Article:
If you want kids to act sensibly about something, the way to go is to have them around it and to teach them about it from earlier ages.

Posted by dzuunmod on 02/02/11 at 03:25 PM ET

J.J. from Kansas's avatar

Body-checking in hockey is not an “adult” activity, it’s a part of the game.  What you’re talking about is akin to refusing to give seven-year olds forks because there’s too much of a chance they’ll hurt themselves or others with them.

If there are too many kids that are too distracted by learning how to hit rather than developing their skills, then there are too many coaches doing a shitty job teaching the game of hockey to youths in the United States.

Posted by J.J. from Kansas on 02/02/11 at 03:31 PM ET

Primis's avatar

JJ, it’s not as simple as blaming the coaches though.

They’re kids.  You can bark at them all day… but now that they can hit they’ll go for the hit rather than another (smarter) play, because they *can* and it’s legal.  You can sit them, you can bag skate them.  You can do it all, but until they learn by first-hand experience when and when not to check, they’re going to try it in all sorts of crazy situations because there’s nothing mentally to stop them.

Kids aren’t just completely stupid, but they have no previous experience to go back on to tell them “Hey, if I miss that check, that guy goes in and scores”.  They just see the opportunity and “JACKED UP!” screams inside their heads.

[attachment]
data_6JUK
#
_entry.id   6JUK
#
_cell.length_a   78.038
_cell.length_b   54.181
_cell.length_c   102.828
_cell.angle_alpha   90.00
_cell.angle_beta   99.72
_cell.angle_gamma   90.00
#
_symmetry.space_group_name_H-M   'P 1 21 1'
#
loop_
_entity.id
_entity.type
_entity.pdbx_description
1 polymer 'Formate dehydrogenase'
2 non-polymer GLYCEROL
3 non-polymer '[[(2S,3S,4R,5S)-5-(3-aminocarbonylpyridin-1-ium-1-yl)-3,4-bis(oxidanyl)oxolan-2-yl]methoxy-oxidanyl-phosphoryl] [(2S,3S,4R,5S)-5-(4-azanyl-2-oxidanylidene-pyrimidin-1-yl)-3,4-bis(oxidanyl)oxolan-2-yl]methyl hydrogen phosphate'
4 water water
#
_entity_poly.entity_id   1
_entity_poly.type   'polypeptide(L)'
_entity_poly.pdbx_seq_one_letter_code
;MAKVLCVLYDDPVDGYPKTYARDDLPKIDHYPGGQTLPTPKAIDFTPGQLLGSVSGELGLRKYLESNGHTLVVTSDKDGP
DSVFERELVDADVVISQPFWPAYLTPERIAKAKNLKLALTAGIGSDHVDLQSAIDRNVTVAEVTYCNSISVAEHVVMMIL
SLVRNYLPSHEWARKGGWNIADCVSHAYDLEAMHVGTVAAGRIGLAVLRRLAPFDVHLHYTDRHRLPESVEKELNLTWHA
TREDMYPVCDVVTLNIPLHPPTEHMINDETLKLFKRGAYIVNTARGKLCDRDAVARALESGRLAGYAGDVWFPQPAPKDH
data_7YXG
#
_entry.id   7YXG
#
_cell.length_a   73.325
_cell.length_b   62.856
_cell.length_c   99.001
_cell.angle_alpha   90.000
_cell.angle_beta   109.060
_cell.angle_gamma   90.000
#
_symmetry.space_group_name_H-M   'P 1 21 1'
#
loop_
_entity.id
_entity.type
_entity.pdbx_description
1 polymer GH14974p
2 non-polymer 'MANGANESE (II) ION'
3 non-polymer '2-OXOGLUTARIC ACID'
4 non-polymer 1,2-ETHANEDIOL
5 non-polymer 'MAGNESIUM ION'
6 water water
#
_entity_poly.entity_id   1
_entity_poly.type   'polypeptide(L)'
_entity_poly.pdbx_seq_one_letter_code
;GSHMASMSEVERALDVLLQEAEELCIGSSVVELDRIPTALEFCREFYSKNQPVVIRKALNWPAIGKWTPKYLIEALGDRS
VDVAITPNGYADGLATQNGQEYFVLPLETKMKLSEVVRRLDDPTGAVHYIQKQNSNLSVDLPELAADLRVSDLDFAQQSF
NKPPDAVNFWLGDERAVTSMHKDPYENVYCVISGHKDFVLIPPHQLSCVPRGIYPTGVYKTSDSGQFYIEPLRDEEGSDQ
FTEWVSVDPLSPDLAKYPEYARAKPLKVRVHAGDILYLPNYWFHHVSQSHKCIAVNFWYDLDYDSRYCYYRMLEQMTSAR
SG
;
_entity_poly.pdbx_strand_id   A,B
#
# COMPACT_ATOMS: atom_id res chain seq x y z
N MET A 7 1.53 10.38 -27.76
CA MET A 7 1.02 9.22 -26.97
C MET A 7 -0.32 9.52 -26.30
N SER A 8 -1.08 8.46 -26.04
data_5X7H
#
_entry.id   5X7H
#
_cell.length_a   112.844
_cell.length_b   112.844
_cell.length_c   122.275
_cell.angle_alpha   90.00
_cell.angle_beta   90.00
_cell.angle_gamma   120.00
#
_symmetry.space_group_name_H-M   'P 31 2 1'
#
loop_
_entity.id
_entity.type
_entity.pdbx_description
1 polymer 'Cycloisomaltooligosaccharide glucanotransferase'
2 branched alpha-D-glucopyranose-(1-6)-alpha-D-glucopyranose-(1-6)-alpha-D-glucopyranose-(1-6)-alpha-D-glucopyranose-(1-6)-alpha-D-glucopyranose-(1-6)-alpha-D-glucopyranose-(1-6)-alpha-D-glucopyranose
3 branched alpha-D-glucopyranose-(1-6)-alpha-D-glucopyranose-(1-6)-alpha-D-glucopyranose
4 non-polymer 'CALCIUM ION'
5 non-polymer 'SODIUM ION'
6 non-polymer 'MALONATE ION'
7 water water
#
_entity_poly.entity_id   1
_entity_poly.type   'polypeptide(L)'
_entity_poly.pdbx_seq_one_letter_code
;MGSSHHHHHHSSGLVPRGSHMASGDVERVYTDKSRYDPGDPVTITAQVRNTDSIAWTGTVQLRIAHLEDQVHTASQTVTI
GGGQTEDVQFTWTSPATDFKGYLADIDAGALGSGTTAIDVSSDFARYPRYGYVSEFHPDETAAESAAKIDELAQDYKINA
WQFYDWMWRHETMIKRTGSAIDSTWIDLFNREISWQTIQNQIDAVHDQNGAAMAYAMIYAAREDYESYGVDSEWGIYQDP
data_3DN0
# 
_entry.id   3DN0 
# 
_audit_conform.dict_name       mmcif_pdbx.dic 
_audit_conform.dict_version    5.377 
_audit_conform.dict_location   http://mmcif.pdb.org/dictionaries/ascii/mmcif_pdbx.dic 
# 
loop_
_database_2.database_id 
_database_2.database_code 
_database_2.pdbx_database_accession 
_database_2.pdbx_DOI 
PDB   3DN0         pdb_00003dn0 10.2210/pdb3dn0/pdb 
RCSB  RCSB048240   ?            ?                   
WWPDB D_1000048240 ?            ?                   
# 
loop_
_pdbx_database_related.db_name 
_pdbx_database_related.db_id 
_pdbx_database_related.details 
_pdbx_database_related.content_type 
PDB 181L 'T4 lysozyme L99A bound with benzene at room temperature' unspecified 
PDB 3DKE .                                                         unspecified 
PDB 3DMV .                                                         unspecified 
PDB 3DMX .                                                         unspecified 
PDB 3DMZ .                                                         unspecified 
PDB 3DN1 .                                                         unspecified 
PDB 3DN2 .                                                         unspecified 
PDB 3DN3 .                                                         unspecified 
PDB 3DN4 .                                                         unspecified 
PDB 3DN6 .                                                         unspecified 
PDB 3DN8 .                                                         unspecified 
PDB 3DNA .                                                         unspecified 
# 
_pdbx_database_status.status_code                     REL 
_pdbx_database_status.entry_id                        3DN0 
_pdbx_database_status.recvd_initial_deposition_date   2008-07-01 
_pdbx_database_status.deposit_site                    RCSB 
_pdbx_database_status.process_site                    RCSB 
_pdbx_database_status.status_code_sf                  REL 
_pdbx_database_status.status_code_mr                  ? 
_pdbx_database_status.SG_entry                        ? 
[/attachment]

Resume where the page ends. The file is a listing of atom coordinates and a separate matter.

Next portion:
If you let younger kids get that experience out of the way earlier, when they’re less strong, smaller, and less likely to hurt one another, you get less of that. when they are bigger, older, and can legitimately hurt one another.

Posted by Primis on 02/02/11 at 04:14 PM ET

J.J. from Kansas's avatar

I agree with you Primis.

The point I was trying to make was that the coaches need to do a better job of teaching them, that if hitting is hurting their development, the coaches are doing a bad job.  What you just laid out is an example of hitting helping their development because they also learn when to hit. 

Canada still develops more of the best players in the world than any other nation and their kids hit (except in the aforementioned Quebec).  It’s obviously not hitting that’s keeping the American Youths from developing, but the people under whom they develop.

Posted by J.J. from Kansas on 02/02/11 at 04:22 PM ET

Avatar

It’s obviously not hitting that’s keeping the American Youths from developing, but the people under whom they develop.

But to be fair, US hockey development has made tremendous strides in recent years. It wasn’t that long ago that the Americans were usually also-rans at the WJHC, and now they’re contenders pretty much every year and 11 first-rounders in last year’s draft were Americans. You can’t argue with results like those.

USA Hockey is on the right track.

Posted by dzuunmod on 02/02/11 at 04:26 PM ET

J.J. from Kansas's avatar

USA Hockey is on the right track.

Posted by dzuunmod on 02/02/11 at 01:26 PM ET

I agree.  I just think that staying on the right track involves not making wide-sweeping and unnecessary changes that will limit their development of total hockey skills.

Hitting, being hit, and avoiding being hit are all skills that are important.

Posted by J.J. from Kansas on 02/02/11 at 04:37 PM ET

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Paul Kukla founded Kukla’s Korner in 2005 and the site has since become the must-read site on the ‘net for all the latest happenings around the NHL.